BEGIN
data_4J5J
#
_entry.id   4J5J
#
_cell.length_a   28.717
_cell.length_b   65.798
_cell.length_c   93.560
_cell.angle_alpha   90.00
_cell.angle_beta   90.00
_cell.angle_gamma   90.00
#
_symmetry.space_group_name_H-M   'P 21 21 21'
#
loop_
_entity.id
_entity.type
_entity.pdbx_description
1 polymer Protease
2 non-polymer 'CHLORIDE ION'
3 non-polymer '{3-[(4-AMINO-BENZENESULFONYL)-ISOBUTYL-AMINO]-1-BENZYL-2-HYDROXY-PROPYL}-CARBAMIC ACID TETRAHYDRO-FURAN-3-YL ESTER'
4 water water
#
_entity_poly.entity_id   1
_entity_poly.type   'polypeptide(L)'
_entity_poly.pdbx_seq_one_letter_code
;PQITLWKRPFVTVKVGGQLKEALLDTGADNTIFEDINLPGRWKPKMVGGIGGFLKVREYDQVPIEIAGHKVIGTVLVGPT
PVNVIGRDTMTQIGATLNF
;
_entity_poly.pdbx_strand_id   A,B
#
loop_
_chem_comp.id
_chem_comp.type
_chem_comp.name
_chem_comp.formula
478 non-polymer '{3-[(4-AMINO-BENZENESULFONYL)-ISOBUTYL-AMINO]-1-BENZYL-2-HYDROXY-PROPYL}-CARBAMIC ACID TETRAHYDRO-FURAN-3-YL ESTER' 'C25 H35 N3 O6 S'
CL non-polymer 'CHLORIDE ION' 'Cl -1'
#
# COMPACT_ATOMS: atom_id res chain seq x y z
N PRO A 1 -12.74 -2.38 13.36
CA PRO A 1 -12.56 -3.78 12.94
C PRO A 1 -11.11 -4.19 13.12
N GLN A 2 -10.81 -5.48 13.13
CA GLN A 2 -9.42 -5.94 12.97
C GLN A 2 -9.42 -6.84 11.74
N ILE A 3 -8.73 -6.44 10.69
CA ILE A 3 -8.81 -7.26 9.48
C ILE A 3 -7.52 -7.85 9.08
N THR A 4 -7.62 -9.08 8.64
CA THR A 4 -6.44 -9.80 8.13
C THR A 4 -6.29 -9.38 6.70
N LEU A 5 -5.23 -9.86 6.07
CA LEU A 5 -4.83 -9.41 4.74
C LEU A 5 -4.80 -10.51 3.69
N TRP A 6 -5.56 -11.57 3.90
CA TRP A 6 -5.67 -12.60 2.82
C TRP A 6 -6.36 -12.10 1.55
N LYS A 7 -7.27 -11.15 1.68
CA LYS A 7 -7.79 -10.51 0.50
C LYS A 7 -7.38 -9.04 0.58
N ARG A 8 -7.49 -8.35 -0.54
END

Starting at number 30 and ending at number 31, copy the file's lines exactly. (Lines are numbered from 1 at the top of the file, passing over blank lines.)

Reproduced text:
#
loop_